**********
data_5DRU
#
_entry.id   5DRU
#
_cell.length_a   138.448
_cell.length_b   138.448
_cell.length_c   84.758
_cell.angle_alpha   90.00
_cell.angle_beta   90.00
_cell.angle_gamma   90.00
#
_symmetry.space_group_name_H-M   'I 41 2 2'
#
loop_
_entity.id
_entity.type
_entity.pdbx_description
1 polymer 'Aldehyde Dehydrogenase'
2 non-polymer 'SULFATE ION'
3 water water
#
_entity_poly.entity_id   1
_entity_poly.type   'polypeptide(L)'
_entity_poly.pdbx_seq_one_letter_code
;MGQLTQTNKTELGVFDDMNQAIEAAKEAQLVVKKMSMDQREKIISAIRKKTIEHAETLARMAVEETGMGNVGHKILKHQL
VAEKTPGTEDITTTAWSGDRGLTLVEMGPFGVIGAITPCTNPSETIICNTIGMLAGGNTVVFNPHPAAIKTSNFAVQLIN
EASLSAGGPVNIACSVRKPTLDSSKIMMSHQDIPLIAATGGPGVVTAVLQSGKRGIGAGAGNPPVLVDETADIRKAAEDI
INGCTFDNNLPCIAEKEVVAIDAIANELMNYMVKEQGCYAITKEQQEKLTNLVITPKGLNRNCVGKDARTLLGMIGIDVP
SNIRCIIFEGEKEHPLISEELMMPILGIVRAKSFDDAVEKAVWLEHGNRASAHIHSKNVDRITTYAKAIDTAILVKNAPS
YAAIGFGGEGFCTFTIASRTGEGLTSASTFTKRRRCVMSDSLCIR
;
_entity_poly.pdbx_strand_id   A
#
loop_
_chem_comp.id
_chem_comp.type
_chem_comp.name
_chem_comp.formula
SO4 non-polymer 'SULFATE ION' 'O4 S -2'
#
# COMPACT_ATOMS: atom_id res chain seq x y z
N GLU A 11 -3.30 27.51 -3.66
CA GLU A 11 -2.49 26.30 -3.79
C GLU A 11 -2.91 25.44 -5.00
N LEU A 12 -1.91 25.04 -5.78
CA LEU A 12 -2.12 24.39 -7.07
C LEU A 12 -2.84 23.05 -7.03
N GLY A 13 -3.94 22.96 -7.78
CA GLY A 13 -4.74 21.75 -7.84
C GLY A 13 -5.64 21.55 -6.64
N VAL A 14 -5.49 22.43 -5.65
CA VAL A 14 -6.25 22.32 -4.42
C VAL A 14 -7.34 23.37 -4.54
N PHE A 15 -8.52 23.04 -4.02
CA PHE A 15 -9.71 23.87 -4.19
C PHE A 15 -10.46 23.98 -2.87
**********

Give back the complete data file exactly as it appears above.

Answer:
data_5DRU
#
_entry.id   5DRU
#
_cell.length_a   138.448
_cell.length_b   138.448
_cell.length_c   84.758
_cell.angle_alpha   90.00
_cell.angle_beta   90.00
_cell.angle_gamma   90.00
#
_symmetry.space_group_name_H-M   'I 41 2 2'
#
loop_
_entity.id
_entity.type
_entity.pdbx_description
1 polymer 'Aldehyde Dehydrogenase'
2 non-polymer 'SULFATE ION'
3 water water
#
_entity_poly.entity_id   1
_entity_poly.type   'polypeptide(L)'
_entity_poly.pdbx_seq_one_letter_code
;MGQLTQTNKTELGVFDDMNQAIEAAKEAQLVVKKMSMDQREKIISAIRKKTIEHAETLARMAVEETGMGNVGHKILKHQL
VAEKTPGTEDITTTAWSGDRGLTLVEMGPFGVIGAITPCTNPSETIICNTIGMLAGGNTVVFNPHPAAIKTSNFAVQLIN
EASLSAGGPVNIACSVRKPTLDSSKIMMSHQDIPLIAATGGPGVVTAVLQSGKRGIGAGAGNPPVLVDETADIRKAAEDI
INGCTFDNNLPCIAEKEVVAIDAIANELMNYMVKEQGCYAITKEQQEKLTNLVITPKGLNRNCVGKDARTLLGMIGIDVP
SNIRCIIFEGEKEHPLISEELMMPILGIVRAKSFDDAVEKAVWLEHGNRASAHIHSKNVDRITTYAKAIDTAILVKNAPS
YAAIGFGGEGFCTFTIASRTGEGLTSASTFTKRRRCVMSDSLCIR
;
_entity_poly.pdbx_strand_id   A
#
loop_
_chem_comp.id
_chem_comp.type
_chem_comp.name
_chem_comp.formula
SO4 non-polymer 'SULFATE ION' 'O4 S -2'
#
# COMPACT_ATOMS: atom_id res chain seq x y z
N GLU A 11 -3.30 27.51 -3.66
CA GLU A 11 -2.49 26.30 -3.79
C GLU A 11 -2.91 25.44 -5.00
N LEU A 12 -1.91 25.04 -5.78
CA LEU A 12 -2.12 24.39 -7.07
C LEU A 12 -2.84 23.05 -7.03
N GLY A 13 -3.94 22.96 -7.78
CA GLY A 13 -4.74 21.75 -7.84
C GLY A 13 -5.64 21.55 -6.64
N VAL A 14 -5.49 22.43 -5.65
CA VAL A 14 -6.25 22.32 -4.42
C VAL A 14 -7.34 23.37 -4.54
N PHE A 15 -8.52 23.04 -4.02
CA PHE A 15 -9.71 23.87 -4.19
C PHE A 15 -10.46 23.98 -2.87